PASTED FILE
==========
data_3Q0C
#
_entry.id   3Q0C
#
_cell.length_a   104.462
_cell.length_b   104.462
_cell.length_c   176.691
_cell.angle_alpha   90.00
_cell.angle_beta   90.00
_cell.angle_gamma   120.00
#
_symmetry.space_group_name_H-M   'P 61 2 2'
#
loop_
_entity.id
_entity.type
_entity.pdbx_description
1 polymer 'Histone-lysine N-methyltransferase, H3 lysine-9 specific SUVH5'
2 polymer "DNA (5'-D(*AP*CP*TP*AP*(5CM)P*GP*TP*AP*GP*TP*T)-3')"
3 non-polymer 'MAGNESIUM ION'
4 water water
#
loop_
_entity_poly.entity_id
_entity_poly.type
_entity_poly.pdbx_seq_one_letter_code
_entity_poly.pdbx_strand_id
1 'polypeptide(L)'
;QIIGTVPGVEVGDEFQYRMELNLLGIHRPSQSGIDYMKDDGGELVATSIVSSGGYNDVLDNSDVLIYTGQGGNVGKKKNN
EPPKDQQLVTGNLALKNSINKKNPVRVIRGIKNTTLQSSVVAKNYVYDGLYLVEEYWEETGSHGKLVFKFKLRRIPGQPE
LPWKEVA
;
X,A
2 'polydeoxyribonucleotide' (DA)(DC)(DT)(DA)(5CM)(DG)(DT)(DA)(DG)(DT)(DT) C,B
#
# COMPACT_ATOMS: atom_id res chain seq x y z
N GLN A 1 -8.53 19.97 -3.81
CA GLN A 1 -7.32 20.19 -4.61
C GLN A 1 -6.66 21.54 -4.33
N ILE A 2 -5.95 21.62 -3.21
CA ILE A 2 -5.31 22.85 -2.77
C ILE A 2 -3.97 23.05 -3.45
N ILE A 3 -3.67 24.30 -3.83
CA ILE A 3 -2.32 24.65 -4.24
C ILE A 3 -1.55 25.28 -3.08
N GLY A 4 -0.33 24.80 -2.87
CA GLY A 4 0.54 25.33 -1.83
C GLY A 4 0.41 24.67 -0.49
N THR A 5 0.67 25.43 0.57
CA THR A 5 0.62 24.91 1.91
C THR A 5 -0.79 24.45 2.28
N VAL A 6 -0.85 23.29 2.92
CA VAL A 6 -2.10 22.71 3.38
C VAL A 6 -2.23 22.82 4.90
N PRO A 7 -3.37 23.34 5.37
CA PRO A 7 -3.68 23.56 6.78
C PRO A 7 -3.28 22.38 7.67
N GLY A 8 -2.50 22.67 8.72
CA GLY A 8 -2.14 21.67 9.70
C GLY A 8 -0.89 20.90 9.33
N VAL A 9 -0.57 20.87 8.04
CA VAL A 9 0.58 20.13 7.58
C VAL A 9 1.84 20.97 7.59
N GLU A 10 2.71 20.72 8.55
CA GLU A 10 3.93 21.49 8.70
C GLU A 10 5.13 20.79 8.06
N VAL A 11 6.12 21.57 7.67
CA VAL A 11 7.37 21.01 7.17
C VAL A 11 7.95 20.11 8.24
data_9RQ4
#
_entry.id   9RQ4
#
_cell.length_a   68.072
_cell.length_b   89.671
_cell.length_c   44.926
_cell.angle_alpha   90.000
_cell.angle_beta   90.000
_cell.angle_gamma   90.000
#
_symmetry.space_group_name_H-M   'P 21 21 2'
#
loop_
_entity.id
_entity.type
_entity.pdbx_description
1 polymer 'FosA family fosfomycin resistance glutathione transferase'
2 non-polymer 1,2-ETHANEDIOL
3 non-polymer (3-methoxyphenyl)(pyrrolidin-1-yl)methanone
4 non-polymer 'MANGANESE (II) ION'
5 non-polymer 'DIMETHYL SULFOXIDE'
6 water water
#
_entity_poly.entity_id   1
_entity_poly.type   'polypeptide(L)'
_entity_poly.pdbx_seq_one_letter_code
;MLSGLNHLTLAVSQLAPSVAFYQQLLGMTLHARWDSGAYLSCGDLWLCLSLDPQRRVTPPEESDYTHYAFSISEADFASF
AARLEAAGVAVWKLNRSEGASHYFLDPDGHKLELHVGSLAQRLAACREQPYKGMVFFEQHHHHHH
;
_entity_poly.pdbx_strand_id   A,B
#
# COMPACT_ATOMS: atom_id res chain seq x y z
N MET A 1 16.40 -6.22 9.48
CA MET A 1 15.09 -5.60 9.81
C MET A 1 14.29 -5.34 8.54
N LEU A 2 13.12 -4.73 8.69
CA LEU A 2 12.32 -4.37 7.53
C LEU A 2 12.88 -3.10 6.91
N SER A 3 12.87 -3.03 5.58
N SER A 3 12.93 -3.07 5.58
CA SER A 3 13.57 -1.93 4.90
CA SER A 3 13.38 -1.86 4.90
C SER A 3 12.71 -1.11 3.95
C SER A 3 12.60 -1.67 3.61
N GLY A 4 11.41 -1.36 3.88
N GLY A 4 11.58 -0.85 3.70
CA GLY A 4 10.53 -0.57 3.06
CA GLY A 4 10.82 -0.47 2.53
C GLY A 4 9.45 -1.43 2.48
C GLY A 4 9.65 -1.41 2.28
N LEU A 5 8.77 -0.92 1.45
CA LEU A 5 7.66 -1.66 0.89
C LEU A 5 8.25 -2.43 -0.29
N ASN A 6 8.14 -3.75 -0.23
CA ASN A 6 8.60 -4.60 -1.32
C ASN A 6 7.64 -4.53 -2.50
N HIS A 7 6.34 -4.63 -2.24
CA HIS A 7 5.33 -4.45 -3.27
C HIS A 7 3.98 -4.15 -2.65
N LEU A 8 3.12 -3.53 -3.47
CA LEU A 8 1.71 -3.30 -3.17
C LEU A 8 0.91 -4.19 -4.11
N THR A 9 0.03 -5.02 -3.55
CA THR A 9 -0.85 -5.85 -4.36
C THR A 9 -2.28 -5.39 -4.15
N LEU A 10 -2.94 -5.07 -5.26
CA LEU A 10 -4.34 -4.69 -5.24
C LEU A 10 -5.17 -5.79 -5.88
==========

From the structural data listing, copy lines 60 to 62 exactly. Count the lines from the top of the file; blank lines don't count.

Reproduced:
C GLY A 8 -0.89 20.90 9.33
N VAL A 9 -0.57 20.87 8.04
CA VAL A 9 0.58 20.13 7.58